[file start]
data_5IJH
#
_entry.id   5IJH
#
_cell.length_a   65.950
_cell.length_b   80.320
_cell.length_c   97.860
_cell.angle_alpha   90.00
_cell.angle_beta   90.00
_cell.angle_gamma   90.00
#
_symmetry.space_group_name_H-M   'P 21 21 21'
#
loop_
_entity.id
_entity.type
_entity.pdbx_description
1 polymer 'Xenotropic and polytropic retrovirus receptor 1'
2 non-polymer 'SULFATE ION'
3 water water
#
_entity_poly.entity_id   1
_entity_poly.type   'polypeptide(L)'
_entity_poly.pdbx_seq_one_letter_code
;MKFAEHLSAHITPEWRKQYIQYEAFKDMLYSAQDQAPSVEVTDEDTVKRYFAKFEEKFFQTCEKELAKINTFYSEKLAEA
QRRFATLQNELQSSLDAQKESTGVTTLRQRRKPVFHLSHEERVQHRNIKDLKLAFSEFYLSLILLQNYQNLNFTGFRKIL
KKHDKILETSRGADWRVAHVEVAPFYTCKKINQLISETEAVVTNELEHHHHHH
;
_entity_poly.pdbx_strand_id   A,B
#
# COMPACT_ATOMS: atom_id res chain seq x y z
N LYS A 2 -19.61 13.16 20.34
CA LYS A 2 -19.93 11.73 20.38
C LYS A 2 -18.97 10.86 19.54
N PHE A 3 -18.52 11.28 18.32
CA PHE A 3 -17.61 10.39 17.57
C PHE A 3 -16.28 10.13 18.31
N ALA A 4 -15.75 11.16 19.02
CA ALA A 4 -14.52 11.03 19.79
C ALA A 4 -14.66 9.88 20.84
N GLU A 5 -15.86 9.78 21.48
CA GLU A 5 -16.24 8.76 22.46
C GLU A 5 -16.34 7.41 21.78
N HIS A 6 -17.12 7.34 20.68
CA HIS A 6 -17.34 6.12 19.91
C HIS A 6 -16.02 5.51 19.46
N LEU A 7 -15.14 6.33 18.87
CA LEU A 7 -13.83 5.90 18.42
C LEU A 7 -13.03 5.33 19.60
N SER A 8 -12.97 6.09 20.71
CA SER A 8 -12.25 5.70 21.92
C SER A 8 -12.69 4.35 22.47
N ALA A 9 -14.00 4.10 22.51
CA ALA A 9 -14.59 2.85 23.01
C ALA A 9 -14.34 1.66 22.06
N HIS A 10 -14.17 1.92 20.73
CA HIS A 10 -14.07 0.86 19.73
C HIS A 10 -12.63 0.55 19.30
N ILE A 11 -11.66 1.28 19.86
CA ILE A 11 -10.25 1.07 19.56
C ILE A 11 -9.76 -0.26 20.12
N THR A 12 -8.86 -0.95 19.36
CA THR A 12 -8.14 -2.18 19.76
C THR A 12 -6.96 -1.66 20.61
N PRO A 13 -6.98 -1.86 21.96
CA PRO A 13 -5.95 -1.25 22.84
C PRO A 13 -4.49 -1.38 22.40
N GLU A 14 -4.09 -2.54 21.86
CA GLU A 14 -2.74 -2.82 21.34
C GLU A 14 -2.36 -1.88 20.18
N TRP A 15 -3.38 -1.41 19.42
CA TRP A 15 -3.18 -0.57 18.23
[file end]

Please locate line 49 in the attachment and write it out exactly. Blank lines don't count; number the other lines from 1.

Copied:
C LEU A 7 -13.03 5.33 19.60